This Alcohol Causes Arthritis, While Another One Cures ItLike many people, you might be heeding the widely touted advice to consume moderate amounts of red wine for the sake of your heart.

But can alcohol affect arthritis?

As it turns out, the types of alcoholic beverages you choose to imbibe can, indeed, influence your joint health.

Moreover, scientists are finding these associations to be both beneficial and detrimental, based on the types of alcoholic beverages and the particular forms of arthritis.

The types are rheumatoid arthritis, gout, and osteoarthritis.

Rheumatoid Arthritis

Grapes are famous for their high levels of resveratrol, a potent antioxidant thought to help prevent heart disease and certain forms of cancer. As it turns out, resveratrol might also help improve joint health. In a preliminary study on mice, resveratrol inhibited two types of white blood cells associated with RA. The mice also showed lower levels of inflammation and less bone erosion.

A compound in grapes called gallic acid is a type of phenolic antioxidant that has the power to cut inflammation off at the knees, according to the results of one study. Researchers say it does this by inhibiting the expression of pro-inflammatory genes. They also note that gallic acid promotes the early death of certain joint cells when they begin to behave badly in rheumatoid arthritis (RA) patients.

When rheumatoid-affected cells were treated with gallic acid, these cells weakened and died. Levels of inflammatory markers and tissue-degrading enzymes also decreased following gallic acid treatment.

The Nurse’s Health Study, a decades-long study involving more than 200,000 U.S. nurses, has determined that moderate alcohol consumption could offer protection against RA. Participants who tested positive for RA blood markers showed even greater benefits. Beer drinkers also fared well: women from the study who recorded drinking beer 2-4 times per week showed a 31% decrease in the risk of developing the disease.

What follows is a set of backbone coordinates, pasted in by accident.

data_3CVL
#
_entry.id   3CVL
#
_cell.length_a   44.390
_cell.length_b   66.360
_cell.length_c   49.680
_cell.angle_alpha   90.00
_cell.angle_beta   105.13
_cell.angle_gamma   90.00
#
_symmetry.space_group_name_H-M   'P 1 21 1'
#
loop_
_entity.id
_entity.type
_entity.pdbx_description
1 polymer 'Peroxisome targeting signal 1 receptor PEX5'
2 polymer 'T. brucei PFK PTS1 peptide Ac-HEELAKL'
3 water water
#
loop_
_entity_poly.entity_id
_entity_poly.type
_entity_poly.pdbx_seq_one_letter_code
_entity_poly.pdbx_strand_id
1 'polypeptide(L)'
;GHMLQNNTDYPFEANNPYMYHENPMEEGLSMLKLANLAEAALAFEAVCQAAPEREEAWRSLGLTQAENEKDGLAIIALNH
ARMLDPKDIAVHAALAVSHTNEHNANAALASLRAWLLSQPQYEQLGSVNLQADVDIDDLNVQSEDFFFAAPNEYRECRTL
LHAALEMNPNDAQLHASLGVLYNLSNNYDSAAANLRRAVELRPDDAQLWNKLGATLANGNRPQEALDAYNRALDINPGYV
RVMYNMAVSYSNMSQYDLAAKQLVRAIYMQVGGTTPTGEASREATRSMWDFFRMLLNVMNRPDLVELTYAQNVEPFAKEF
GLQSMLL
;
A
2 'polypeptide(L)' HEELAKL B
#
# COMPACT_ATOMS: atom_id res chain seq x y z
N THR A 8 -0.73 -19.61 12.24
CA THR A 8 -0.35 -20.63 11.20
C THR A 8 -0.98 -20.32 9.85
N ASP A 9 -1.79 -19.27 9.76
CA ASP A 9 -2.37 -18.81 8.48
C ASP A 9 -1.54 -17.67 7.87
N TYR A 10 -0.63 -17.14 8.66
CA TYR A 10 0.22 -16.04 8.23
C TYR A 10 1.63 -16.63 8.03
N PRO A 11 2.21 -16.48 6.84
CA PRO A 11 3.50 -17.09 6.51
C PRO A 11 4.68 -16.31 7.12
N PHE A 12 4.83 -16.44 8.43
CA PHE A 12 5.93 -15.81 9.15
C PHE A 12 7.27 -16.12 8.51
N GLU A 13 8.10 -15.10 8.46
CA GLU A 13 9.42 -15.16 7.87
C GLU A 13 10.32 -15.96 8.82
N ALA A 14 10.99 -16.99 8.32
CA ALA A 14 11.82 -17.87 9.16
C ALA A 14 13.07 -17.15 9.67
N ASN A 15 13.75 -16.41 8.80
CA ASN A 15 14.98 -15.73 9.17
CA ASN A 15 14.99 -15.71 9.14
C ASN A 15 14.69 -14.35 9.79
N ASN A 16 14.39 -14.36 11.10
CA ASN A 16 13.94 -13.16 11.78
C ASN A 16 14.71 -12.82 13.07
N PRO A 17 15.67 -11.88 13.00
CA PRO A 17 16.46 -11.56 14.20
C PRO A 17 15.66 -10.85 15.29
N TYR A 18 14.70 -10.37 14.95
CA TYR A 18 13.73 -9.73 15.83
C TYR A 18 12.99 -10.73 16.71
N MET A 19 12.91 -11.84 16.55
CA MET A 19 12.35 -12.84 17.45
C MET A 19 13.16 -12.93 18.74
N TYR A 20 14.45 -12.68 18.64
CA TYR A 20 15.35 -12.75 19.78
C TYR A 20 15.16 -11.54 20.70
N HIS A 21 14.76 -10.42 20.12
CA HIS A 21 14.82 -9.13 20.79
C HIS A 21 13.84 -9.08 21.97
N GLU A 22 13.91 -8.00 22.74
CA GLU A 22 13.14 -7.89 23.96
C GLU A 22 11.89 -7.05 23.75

But if you have gout or are prone to developing gout, you might want to avoid beer, according to information published in the Third National Health and Nutrition Examination Survey.

This study, which questioned nearly 15,000 participants about their beer, liquor, and wine consumption and matched this data with their uric acid levels, found that beer and hard liquor were associated with increased uric acid levels, with beer showing a greater detrimental effect. In contrast, wine consumption did not seem to increase uric acid levels.

Another study sought to investigate the anecdotal evidence that wine may act as a trigger for gout flare-ups and found that wine, beer, and liquor were all associated with an increased risk of gout attacks. The risk was 1.36 times higher for moderate consumption (anything more than 1-2 drinks over a 24-hour period) and 1.51 times higher for more than 2-4 drinks over a 24-hour period.

So if you suffer gout, you should just stay away from any type of alcohol.

And fortunately, you can completely reverse your gout using the simple steps explained here…


Osteoarthritis is not an autoimmune disease like RA or a metabolic problem like gout. Rather, osteoarthritis (OA) is your garden-variety worn-out joint disease.

However, your alcohol consumption habits may also play a role in whether you develop OA.

A study on the possible connection between alcohol consumption and OA of the knee and hip found that drinking wine actually provided protective effects, while beer drinkers showed an increased risk. This is another good reason to eschew the trendy local microbrewery fare and explore the offerings at your favorite neighborhood wine bar instead.

But no matter what type of arthritis you have, reversing it can be very easy. All it takes is a few simple lifestyle changes, as explained here…